Tips on Screening and Approving Rental Applicants in Camarillo

In our previous posts about how to rent your home, we guided you through some of the steps you may want to consider when deciding if you want to rent out your Ventura County Home. Now that you have a few applicants that you feel will be a good fit for your home, it’s time to move on to the background and credit checks.

Credit and Background Checks

Deciding the criteria for which you will accept an applicant will ultimately be a personal decision. If your home is in a prime location in Ventura County, you may not have any problems with the number of applications you receive and can afford to be more stringent and accept only the highest qualified tenant. If the location of your home is not as desirable or the rental market declines, you may have to open up your criteria a little more. For instance, our current tenant did not have the best credit history, but she has a stable job with a pretty high income. During the interview process, she explained that the dings on her credit were from a recent divorce and the direct aftermath from that. So after considering everything and contacting her past landlord for reference, we decided that her lower credit did not truly represent her as tenant. Other examples of this could include applicants that are still recovering from the housing market crash of the last decade.

When it comes to tenants’ background checks, you will again have to make some personal choices on what is acceptable to you. Many landlords consider criminal history and/or prior evictions as non-starters. We all know that sometimes things happen in life that are out of our control, so just because someone does have one or more of these items in their past does not mean they are a bad person or will end up being a bad tenant. During the interview process, you may learn that there were extenuating circumstances that led to the blemish on their record. On the flip side though, it would not be difficult for someone to invent a sob story to try and downplay an event. At the end of the day, you want to make sure that you can sleep comfortably at night without worry about the tenant in your home. Always keep this in mind and make sure to try and keep emotion out of it as much as possible when choosing a tenant.

Employment and Rental History

After reviewing the applicants’ background and credit histories, you should narrow down the choices and move on to verifying income and rental history. Just because someone’s background and credit checks out does not mean that they are necessarily telling the truth about everything else on their application. Begin by calling their current employer to verify some of the aspects of their job. At a minimum you want to find out how long they have been employed with the company, how much income they currently make, and ensure that the job is not just a temporary position. After verifying their employment, you also want to call previous landlords to verify their rental history. Make sure that you call more than just their current landlord, as there is a chance a current landlord may not necessarily tell you the truth if they are hoping that you will take a bad tenant away from them. There are many questions you can ask their previous landlords, but your goal is to confirm with the landlord if the applicant is an ideal tenant. Ending the conversation by asking the landlord if they would rent to the tenant again will usually give you a good synopsis on whether this is a person that you want to rent to or not.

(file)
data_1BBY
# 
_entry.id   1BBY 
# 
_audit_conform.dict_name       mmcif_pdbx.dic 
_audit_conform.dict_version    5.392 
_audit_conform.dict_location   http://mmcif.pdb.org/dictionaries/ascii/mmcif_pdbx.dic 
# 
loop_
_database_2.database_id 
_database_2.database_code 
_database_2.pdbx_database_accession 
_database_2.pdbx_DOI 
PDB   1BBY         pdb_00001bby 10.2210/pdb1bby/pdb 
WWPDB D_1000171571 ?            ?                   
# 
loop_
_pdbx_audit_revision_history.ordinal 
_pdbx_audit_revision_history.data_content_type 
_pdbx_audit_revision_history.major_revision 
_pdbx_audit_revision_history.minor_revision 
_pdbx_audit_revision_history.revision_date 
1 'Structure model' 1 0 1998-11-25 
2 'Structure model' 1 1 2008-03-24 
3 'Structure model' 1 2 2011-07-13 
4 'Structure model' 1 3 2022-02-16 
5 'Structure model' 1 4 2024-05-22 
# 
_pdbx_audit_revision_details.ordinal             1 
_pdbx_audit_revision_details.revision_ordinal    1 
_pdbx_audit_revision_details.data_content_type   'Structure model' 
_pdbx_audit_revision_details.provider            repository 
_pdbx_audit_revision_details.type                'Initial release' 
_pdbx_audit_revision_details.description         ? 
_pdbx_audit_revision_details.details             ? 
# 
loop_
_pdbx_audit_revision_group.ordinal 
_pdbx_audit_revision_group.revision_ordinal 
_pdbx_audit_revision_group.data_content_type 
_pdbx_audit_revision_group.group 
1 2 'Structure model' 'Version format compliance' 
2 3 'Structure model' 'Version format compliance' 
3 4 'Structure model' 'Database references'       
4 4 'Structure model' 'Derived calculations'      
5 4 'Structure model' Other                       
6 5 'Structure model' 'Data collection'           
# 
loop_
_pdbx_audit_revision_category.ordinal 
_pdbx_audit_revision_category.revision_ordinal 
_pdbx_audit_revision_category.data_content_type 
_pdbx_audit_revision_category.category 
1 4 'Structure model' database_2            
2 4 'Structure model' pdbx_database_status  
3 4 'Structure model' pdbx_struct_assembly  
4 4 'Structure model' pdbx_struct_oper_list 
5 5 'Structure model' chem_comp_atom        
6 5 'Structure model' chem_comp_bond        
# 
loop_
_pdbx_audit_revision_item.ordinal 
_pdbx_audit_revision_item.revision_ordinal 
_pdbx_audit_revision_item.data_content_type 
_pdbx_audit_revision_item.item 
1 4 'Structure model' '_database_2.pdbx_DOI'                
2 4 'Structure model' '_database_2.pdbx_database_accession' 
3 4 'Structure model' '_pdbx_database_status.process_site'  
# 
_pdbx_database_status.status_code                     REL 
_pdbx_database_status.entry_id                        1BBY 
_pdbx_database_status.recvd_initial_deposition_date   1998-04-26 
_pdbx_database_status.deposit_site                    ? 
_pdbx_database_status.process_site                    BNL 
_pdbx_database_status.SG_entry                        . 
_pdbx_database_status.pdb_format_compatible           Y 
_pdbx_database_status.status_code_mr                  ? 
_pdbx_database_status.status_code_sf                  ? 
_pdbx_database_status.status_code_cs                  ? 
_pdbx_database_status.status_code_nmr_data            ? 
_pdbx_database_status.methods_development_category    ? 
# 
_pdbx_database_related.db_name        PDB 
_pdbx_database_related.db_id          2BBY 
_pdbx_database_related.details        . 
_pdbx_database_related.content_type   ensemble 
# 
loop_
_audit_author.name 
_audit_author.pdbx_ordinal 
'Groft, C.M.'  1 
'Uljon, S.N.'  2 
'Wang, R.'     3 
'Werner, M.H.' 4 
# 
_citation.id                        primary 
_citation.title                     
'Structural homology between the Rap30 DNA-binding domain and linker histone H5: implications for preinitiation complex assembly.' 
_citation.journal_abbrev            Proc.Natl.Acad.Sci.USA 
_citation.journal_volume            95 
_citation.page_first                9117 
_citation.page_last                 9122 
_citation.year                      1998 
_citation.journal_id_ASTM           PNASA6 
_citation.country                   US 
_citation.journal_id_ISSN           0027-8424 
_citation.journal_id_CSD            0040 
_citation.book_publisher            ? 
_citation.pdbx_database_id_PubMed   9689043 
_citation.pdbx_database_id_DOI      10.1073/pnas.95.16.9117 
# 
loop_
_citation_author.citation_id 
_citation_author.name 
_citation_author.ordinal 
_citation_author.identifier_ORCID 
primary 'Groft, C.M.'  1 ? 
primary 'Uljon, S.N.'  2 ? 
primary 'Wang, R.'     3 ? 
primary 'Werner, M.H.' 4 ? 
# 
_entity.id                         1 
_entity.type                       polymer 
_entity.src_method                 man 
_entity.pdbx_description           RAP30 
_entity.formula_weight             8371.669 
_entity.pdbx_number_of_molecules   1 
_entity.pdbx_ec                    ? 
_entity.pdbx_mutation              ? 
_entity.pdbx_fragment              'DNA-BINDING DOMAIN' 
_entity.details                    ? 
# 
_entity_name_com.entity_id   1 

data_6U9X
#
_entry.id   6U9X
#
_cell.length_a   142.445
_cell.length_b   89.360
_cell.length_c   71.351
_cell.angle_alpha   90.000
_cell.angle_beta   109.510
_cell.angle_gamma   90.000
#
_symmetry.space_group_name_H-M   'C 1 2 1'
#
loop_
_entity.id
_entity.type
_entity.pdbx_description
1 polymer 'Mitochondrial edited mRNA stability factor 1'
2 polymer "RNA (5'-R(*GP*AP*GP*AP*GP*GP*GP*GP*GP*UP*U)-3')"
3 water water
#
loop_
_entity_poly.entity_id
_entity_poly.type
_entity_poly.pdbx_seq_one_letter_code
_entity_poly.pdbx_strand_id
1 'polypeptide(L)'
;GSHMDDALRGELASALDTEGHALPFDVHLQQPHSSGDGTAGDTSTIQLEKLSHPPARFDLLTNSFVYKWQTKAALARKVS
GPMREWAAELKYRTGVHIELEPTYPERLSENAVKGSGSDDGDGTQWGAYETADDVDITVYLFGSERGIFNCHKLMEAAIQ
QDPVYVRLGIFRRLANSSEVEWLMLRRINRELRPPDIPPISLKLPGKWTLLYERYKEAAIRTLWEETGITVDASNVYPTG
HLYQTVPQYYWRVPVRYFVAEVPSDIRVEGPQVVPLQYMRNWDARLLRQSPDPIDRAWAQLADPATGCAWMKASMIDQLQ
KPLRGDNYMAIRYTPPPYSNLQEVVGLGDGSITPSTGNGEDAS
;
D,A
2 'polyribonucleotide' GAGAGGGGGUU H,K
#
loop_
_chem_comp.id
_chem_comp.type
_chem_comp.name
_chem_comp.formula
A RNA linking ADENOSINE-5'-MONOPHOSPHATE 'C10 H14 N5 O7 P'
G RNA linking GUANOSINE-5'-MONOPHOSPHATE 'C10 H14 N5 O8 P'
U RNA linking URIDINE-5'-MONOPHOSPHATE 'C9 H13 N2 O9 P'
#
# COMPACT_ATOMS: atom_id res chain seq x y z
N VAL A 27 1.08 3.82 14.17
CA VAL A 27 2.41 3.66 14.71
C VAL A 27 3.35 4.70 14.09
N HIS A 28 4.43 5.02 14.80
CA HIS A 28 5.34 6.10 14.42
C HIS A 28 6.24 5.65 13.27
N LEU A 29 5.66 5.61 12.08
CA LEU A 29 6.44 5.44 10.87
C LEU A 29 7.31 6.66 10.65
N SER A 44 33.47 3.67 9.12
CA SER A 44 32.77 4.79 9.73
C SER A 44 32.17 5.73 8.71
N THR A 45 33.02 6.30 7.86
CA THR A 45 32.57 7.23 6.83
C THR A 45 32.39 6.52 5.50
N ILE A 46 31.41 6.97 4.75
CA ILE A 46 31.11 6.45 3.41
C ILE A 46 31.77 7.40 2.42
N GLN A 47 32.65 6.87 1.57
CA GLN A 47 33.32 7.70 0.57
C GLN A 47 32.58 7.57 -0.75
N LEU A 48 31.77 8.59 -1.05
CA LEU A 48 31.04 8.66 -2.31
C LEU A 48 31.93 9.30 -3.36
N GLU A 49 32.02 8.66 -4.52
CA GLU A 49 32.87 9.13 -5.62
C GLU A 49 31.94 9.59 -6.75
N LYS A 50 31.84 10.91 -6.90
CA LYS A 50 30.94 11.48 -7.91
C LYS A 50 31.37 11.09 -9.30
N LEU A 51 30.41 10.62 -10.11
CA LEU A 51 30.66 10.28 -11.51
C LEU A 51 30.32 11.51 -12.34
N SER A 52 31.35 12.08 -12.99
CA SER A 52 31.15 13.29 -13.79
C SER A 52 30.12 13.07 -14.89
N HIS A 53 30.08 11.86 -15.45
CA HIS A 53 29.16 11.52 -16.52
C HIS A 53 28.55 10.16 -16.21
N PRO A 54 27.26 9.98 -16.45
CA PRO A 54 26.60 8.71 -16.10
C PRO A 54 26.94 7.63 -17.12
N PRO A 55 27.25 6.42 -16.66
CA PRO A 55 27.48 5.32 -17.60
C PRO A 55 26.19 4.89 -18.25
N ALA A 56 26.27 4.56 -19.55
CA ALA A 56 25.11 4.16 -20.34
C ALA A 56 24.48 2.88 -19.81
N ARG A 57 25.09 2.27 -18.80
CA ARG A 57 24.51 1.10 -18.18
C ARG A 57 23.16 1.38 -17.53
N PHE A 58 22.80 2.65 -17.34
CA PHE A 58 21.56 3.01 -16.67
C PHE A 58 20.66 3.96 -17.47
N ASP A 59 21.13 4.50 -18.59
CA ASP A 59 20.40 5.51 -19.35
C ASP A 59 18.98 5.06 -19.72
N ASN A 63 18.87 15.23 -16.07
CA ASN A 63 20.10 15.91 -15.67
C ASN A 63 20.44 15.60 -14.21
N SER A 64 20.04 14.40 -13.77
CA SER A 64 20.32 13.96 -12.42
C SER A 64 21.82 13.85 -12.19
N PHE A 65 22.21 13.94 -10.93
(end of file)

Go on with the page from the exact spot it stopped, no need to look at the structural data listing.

Deciding on the applicants

At this point, hopefully you still have at least a handful of applicants for you to make your final decision on. Some experts say that you should process applications in the order in which you receive them in order to avoid any allegations of discrimination. I’m not sure what the chances of this actually occurring are, but it is probably better to be safe than sorry. Also, when you come across applicants that you are going to deny, you should provide them written notification of the denial and state the reasons why they are not a good fit for your rental home. You want to make sure that that these reasons are based on the minimum requirements of the criteria that you developed earlier in the rental process. You also want to keep a copy of all the records pertaining to the applicants in case you need to refer to them at a later date, for whatever reason. This will also help to protect you in case of a discrimination complaint.

Once you find the applicant that you approve of, you need to let them know that their application has been approved. Most prospective tenants look at multiple homes when they are searching for a home to rent, so you want to try and get them to decide and commit to your home as soon as possible. A good way to do this is to require that the security deposit be given to you within a 24 or 48 hour timeframe from acceptance. You can let them know that you cannot hold the property for them pass a certain date.  This small window ensures that you are able to contact one of the other applicants if your first applicant ultimately decides not to move into your home. Since you already stated that you would be requiring a security deposit, this expense should not be unexpected and there should be no reason for them to disagree with it. Once you have their deposit, you want to move into the lease signing and walkthrough as soon as possible, which will be covered in our next blog post.

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